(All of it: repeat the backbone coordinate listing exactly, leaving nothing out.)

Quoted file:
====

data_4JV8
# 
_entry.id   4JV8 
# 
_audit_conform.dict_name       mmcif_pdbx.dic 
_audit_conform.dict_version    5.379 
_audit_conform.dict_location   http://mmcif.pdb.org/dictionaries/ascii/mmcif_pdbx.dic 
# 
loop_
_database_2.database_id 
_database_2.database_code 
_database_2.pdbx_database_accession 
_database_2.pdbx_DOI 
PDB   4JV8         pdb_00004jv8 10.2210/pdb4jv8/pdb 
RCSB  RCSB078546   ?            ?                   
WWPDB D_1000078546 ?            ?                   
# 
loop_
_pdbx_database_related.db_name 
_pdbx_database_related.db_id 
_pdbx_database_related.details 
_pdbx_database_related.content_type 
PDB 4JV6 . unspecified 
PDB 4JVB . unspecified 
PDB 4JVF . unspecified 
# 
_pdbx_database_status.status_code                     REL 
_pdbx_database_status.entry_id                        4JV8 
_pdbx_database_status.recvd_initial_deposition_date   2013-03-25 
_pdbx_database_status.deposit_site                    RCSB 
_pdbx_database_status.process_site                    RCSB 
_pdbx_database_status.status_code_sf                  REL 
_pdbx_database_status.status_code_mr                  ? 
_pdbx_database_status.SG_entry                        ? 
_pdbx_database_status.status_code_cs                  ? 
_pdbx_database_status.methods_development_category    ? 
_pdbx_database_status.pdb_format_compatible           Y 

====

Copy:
data_4JV8
# 
_entry.id   4JV8 
# 
_audit_conform.dict_name       mmcif_pdbx.dic 
_audit_conform.dict_version    5.379 
_audit_conform.dict_location   http://mmcif.pdb.org/dictionaries/ascii/mmcif_pdbx.dic 
# 
loop_
_database_2.database_id 
_database_2.database_code 
_database_2.pdbx_database_accession 
_database_2.pdbx_DOI 
PDB   4JV8         pdb_00004jv8 10.2210/pdb4jv8/pdb 
RCSB  RCSB078546   ?            ?                   
WWPDB D_1000078546 ?            ?                   
# 
loop_
_pdbx_database_related.db_name 
_pdbx_database_related.db_id 
_pdbx_database_related.details 
_pdbx_database_related.content_type 
PDB 4JV6 . unspecified 
PDB 4JVB . unspecified 
PDB 4JVF . unspecified 
# 
_pdbx_database_status.status_code                     REL 
_pdbx_database_status.entry_id                        4JV8 
_pdbx_database_status.recvd_initial_deposition_date   2013-03-25 
_pdbx_database_status.deposit_site                    RCSB 
_pdbx_database_status.process_site                    RCSB 
_pdbx_database_status.status_code_sf                  REL 
_pdbx_database_status.status_code_mr                  ? 
_pdbx_database_status.SG_entry                        ? 
_pdbx_database_status.status_code_cs                  ? 
_pdbx_database_status.methods_development_category    ? 
_pdbx_database_status.pdb_format_compatible           Y 